Four charts show how Prime Minister Boris Johnson’s promise to “level up” the country just got harder.
The Brexit-supporting regions that propelled Prime Minister Boris Johnson into power are now being disproportionately hit by coronavirus and will bear the brunt of the economic fallout.
Outside London, the northwest and northeast of England are experiencing the highest death rates. The “Red Wall” of traditionally Labour-voting districts that defected to Johnson’s Conservatives is also set to face a downturn twice as profound as the richest areas mainly around London.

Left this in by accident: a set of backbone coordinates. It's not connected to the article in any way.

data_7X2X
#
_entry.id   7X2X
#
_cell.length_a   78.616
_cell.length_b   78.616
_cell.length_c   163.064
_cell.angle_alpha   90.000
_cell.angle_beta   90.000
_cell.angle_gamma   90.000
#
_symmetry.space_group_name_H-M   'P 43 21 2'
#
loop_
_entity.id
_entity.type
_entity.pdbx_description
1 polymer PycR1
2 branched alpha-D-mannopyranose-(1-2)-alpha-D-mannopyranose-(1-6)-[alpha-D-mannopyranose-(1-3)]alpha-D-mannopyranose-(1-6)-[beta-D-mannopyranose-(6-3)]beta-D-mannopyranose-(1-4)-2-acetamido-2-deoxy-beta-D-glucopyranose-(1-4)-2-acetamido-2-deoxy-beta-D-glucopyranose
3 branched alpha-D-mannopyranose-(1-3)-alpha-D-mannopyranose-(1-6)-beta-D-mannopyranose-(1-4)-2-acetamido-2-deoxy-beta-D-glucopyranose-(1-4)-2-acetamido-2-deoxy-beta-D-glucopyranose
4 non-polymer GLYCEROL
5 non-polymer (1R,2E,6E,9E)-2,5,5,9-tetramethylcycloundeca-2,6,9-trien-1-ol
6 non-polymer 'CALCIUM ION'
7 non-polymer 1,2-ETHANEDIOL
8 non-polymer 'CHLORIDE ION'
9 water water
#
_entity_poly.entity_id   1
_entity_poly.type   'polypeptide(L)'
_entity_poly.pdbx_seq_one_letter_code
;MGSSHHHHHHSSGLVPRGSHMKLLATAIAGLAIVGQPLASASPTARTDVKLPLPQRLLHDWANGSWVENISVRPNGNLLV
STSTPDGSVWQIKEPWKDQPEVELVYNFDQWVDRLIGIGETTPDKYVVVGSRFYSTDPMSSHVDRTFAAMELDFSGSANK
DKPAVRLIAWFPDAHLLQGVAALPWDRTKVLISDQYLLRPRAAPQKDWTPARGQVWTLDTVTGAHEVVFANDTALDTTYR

The U.K. has recorded the most deaths after the U.S. and is likely headed for the deepest recession of any of the world’s largest economies. Already facing criticism for his handling of the pandemic, Johnson is at risk of compounding the economic damage from the virus by failing to secure a trade deal with the European Union by the end of the year—something that would spell pain for businesses in the same districts he promised to “level up” after Brexit.
The problem is that Britain had taken longer than other advanced economies to recover from the global financial crisis amid the deepest budget cuts of the postwar era. The country is also enduring the worst levels of productivity since the Industrial Revolution.